The Sobey Art Award announced January 27 that it is expanding its purse by nearly 50 percent, solidifying the award’s position as Canada’s leading prize for contemporary artists. Formerly set at $70,000, the Sobey Foundation has increased its total sum to $100,000. The added capital will singularly affect the runners-up, which includes four short-listed artists (who formerly received $5,000 each, and will now be awarded $10,000), and twenty long-listed artists (who were previously rewarded in name alone, but now receive $500 a piece). The award’s top winner will continue to receive a $50,000 check.
Leading the charge of Canadian visual arts awards since 2002, the prize is annually presented to a Canadian artist, age 40 or younger, who has exhibited work in a public or commercial gallery within 18 months of being nominated. The award does however receive some criticism — in the manner of the Venice Biennale — for placing an emphasis on the geographical region of its nominees. The jury members each represent a different section of the country, with the long- and short-listed artists following suit. Last year awarded an Ontarion representative, Duane Linklater, for instance. Yet, the Sobey remains not only Canada’s largest purse for contemporary art, but also among the international art world’s most significant.
In speaking with ARTINFO Canada, foundation chairman Rob Sobey said the decision stemmed from a desire to “put some cash into the hands of the long-list, and close the gap between the winner and the shortlist. Those were our two priorities. We say they’re all winners; but we thought, let’s support that notion a little bit more.”
Sarah Fillmore, chief curator of the Art Gallery of Nova Scotia (which houses the Sobey Art Award), echoed the sentiment. “When you’re in that room and you’ve got five excellent artists in front of you, you’re making an incredibly tough decision. Narrowing the gap between that top prize and the four finalists acknowledges the thin line between the two.”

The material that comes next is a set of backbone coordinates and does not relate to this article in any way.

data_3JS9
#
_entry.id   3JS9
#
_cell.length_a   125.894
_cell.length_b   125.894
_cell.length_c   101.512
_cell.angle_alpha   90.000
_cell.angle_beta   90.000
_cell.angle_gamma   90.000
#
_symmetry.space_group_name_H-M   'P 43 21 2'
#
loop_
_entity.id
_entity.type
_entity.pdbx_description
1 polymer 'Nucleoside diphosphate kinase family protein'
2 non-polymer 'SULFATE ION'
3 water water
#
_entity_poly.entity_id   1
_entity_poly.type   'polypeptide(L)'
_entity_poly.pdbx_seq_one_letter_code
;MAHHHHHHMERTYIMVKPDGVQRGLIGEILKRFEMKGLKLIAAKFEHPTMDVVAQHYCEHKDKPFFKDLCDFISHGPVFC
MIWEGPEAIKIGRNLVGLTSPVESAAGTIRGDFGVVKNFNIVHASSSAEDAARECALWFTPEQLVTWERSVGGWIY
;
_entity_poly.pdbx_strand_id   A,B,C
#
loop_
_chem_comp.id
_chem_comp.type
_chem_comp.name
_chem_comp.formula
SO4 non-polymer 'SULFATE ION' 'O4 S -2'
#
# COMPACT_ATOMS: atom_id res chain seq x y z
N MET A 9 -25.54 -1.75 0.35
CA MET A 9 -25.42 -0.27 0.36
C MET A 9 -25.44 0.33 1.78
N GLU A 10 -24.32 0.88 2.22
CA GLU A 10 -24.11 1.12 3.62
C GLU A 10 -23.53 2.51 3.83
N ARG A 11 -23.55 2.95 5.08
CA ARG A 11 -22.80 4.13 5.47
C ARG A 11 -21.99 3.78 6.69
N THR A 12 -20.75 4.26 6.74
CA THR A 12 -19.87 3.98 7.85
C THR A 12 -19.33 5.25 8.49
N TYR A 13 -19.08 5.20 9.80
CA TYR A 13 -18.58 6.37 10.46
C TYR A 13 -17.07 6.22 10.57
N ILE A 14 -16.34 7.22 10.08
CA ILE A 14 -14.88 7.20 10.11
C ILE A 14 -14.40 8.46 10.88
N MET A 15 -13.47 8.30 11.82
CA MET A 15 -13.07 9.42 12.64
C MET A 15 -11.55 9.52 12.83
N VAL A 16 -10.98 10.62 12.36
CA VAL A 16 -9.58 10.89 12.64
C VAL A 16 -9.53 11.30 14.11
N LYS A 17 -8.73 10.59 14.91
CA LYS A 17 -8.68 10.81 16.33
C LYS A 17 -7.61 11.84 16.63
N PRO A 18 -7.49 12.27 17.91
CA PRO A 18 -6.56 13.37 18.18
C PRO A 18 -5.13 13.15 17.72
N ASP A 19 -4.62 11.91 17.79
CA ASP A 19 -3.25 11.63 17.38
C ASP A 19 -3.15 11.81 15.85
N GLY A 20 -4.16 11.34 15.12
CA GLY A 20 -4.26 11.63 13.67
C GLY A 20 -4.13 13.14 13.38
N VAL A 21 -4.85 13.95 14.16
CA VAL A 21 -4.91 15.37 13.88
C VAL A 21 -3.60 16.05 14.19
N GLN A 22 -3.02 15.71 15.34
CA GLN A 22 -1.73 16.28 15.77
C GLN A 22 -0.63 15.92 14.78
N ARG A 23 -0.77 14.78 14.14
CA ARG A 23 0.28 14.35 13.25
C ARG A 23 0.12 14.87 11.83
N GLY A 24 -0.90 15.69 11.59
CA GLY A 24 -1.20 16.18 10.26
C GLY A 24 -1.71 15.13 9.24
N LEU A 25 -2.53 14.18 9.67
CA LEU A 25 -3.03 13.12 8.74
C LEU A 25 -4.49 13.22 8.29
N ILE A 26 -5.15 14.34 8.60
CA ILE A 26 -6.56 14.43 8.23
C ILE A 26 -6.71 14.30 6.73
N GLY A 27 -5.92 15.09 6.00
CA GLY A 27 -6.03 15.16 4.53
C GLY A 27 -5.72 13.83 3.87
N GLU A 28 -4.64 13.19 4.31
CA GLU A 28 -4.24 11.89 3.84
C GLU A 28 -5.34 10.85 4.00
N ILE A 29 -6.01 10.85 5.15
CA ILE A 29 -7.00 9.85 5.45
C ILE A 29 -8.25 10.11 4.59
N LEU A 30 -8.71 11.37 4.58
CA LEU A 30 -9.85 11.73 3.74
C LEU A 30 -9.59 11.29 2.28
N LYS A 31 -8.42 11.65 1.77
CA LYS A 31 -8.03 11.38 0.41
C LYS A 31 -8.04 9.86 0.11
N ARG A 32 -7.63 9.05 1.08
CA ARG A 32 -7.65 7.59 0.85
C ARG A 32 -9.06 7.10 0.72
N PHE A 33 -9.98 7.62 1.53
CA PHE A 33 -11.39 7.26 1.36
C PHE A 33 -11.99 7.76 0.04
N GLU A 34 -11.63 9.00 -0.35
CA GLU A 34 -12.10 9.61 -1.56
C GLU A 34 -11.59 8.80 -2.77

Bernard Doucet, who’s accredited with recently “reinventing” the AGNS, now directs Sobey corporate affairs. He demurely deflects questions regarding the cause and timing of the funding’s expansion, saying simply, “there was an increased capacity to add to the award.” Doucet credits “numerous conversations with the 2013 jurors, and subsequently with the trustees of the Sobey Foundation” with their decision “around how the money would be best spent.” He adds, it’s “a better stimulus to the visual arts community to spread the funds around.”
“It’s extremely generous,” Fillmore reflects, “and smart, because it acknowledges that that top prize is where it should be, and that the other top finalists need the recognition.” Sobey agrees. “We’re very energized — and I’m personally very excited — to be able to cut these long-list artists a check.” He pauses. “Let’s not skip over them so quickly.”
The Sobey Art Award opens its call for nominations on February 1, 2014. The award will be announced in October of this year.
— Sky Goodden (@ARTINFOCanada)
(Photo: Duane Linklater, “Tautology” (2011-13). Photo credit Steve Farmer.)